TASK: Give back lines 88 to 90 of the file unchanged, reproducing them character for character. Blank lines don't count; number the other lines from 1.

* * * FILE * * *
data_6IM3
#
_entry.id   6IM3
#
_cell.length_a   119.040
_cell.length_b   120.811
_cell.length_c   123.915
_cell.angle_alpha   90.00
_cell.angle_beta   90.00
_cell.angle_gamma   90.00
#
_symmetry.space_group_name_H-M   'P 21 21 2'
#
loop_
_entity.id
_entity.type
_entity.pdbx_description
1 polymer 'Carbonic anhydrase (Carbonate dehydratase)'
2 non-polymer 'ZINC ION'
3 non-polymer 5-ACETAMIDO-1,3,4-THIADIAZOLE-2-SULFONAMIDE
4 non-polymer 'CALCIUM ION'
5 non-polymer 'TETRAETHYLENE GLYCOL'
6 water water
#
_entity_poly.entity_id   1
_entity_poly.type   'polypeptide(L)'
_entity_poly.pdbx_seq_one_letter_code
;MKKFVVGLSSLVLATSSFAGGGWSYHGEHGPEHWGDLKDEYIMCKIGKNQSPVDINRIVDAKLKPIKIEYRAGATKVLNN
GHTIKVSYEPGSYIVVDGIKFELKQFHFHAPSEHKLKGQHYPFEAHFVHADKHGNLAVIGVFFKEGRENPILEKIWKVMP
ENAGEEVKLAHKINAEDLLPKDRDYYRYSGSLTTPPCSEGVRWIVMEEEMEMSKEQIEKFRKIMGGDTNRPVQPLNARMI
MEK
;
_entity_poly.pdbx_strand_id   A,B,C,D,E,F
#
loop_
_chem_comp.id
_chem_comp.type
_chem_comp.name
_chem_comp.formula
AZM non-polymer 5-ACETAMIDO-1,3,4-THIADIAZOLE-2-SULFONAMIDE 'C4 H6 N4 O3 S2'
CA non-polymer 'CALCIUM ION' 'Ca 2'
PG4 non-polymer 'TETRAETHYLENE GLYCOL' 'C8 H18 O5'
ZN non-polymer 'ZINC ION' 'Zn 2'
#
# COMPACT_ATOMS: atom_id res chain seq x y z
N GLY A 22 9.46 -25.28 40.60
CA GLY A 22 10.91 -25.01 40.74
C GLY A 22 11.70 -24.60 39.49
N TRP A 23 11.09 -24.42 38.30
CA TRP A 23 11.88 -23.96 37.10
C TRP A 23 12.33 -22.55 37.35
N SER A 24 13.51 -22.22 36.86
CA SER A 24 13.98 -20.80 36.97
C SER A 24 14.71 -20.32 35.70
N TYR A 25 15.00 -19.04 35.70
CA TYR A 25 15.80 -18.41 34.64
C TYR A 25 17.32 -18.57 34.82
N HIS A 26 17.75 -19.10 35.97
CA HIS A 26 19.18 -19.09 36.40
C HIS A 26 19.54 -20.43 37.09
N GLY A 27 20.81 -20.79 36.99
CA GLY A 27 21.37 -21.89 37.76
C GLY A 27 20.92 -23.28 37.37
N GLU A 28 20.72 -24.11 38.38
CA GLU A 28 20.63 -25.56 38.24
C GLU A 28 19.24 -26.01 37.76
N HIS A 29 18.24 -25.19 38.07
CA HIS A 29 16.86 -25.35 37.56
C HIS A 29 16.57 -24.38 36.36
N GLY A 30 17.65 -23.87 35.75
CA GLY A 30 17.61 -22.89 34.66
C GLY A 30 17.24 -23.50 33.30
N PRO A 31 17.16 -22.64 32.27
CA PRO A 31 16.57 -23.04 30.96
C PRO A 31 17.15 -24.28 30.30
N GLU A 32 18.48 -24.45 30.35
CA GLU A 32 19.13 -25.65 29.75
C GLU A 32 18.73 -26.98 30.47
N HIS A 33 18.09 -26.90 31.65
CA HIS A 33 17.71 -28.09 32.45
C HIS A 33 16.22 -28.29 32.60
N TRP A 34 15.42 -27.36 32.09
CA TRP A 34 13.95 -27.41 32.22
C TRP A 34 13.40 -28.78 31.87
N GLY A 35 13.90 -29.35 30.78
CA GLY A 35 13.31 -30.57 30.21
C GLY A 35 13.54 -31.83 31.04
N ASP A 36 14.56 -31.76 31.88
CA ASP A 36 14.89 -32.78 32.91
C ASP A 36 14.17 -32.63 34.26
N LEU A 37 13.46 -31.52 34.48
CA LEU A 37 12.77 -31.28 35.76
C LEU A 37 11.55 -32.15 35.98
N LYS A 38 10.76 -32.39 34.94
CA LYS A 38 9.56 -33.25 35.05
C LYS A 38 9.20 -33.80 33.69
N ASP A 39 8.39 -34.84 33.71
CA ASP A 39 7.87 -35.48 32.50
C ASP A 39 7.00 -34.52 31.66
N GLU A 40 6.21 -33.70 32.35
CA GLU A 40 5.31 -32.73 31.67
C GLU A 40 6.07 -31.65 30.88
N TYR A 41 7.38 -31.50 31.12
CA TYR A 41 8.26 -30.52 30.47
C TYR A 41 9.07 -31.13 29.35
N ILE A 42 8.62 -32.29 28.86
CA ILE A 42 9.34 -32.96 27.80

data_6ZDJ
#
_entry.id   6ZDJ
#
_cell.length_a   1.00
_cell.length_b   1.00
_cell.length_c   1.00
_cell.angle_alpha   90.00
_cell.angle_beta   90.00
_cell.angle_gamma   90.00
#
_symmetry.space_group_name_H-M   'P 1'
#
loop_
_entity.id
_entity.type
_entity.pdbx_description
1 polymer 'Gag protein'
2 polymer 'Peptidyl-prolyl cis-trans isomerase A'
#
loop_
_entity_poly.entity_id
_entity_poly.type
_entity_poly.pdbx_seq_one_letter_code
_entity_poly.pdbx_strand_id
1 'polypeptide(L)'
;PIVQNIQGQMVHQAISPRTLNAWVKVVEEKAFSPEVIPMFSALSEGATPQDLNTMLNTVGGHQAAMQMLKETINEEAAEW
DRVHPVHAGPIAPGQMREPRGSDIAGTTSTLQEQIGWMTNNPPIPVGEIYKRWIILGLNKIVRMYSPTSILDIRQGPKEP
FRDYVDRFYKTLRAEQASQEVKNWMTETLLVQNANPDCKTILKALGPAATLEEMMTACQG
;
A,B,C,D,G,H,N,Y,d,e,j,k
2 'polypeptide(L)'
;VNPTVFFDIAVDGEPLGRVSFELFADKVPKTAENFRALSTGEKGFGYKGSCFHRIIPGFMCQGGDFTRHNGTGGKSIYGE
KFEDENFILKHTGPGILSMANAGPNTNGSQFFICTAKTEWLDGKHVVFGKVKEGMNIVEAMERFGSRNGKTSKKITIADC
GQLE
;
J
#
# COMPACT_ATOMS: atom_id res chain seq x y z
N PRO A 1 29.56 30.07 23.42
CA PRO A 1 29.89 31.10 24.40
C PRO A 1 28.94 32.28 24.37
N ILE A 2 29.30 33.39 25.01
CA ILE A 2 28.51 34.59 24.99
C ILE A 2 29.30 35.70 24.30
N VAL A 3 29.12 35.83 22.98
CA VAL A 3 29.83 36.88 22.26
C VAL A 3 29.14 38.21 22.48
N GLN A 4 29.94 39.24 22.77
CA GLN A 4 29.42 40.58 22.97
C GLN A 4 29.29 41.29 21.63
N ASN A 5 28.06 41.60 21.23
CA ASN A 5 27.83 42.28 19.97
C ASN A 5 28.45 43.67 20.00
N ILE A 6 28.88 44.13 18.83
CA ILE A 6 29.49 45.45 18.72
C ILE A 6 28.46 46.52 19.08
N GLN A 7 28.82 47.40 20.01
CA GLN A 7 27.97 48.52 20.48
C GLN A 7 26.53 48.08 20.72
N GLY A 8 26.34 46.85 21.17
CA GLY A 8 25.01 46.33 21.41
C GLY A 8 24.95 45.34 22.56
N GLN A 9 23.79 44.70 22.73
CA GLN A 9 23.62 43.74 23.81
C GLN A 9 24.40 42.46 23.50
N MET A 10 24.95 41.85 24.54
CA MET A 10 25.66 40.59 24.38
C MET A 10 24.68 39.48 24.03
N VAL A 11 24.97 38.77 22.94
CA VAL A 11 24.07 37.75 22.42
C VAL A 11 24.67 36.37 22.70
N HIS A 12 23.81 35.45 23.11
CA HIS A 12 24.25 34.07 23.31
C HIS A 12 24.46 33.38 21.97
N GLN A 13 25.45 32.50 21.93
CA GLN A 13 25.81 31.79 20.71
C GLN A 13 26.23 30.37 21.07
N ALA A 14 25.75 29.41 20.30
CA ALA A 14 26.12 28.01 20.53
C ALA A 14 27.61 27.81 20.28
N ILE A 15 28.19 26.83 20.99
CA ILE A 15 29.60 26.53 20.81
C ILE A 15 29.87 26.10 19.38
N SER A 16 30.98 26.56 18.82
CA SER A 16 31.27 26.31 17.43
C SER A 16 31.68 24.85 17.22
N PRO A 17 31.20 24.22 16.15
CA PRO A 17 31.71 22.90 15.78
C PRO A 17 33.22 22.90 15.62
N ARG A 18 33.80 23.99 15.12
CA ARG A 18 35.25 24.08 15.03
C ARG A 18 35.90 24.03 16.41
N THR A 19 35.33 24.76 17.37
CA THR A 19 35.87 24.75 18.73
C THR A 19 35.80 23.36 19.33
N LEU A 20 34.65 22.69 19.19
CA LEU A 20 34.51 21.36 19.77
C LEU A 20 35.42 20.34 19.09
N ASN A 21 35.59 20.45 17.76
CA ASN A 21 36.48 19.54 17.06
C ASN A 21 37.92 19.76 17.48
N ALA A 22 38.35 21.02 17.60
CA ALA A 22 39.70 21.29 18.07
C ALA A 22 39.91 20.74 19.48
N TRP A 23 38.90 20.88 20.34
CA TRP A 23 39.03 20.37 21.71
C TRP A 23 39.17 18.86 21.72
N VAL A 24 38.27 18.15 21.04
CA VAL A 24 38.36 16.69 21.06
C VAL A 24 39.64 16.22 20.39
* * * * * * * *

N ASP A 36 14.56 -31.76 31.88
CA ASP A 36 14.89 -32.78 32.91
C ASP A 36 14.17 -32.63 34.26